Part Two: Evolution and the origin of the universe

Evolution is also most definitely not a theory for the origin of the universe. As interesting as this question is, it is, rather, the realm of physics and cosmology. Mutations and natural selection, the mechanisms of evolution, do not have anything to do with stars and galaxies. It is true that some people, even astronomers, refer to the “evolution” of the universe, but this is meant in the general sense of change through time, not in the technical sense of the Darwinian theory. That the universe does “evolve” in this larger sense is clear from the fact that powerful telescopes such as the Hubble can actually peer into the distant past (thanks to the fact that light travels at a finite speed) and show us first hand what primordial galaxies looked like.

The origin of the universe, as the origin of life, is of course a perfectly valid scientific question, even though it is outside the realm of evolutionary biology. Currently, our best hope to understand it lies in what physicists call superstrings theory, which is a highly sophisticated (and entirely provisional) theory aiming at fusing the two major explanatory paradigms of modern physics into a unified theory. So far, macroscopic phenomena (such as the “evolution” of stars and galaxies) have been very successfully explained by Einstein’s theory of general relativity. Similarly, quantum mechanics has been astoundingly successful in explaining the behavior of matter at the very smallest, subatomic, scales.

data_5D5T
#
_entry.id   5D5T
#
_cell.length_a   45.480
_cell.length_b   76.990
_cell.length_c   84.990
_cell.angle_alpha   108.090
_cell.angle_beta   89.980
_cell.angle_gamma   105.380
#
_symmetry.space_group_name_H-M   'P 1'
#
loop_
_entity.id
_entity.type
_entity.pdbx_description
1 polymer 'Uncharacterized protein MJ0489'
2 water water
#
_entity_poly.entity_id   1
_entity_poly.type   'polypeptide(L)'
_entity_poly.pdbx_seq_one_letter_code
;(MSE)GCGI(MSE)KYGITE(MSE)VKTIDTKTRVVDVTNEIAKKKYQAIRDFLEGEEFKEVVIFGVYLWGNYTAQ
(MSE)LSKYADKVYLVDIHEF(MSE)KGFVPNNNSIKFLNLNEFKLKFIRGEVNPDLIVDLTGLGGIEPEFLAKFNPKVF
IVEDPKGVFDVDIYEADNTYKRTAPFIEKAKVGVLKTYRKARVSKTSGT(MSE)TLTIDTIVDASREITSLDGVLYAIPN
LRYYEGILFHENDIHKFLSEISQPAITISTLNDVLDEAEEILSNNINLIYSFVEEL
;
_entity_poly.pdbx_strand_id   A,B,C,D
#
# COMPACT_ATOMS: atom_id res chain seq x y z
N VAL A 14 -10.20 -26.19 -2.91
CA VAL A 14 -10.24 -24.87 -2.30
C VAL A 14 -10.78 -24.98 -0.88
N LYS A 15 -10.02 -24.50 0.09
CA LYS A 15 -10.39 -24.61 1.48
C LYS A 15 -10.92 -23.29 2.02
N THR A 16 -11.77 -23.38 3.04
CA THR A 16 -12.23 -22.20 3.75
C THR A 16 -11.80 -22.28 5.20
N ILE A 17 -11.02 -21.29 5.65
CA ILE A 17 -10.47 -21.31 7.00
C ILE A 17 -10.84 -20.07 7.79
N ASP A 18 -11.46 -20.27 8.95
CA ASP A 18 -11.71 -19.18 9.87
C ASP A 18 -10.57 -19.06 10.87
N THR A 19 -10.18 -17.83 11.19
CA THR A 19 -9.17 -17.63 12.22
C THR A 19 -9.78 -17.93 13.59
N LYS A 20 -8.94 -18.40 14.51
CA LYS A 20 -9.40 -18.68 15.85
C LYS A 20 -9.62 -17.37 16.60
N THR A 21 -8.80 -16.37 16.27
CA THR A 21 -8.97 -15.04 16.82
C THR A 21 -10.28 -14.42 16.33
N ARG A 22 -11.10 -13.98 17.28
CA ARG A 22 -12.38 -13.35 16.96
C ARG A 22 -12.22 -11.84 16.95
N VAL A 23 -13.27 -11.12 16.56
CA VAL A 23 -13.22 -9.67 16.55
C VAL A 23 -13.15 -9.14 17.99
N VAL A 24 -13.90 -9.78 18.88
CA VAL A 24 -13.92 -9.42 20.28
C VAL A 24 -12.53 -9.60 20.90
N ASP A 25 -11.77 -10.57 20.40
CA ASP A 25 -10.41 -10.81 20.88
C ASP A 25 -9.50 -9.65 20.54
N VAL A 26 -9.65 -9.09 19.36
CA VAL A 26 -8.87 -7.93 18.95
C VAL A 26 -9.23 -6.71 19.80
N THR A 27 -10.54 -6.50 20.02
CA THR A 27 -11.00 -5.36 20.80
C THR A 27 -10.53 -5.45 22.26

The problem of the origin of the universe (and a few others, such as the behavior of black holes), however, lie in a realm in which microscopic phenomena directly affect macroscopic ones (since the universe likely originated with a minute particle that rapidly expanded to gigantic proportions in the so-called Big Bang). Superstrings theory is the currently most promising (albeit still rudimentary) attempt at understanding what happens under those conditions at the boundary between relativity and the quantum world. If correct, this theory may provide us with a sound scientific basis to explain the origin of the universe.

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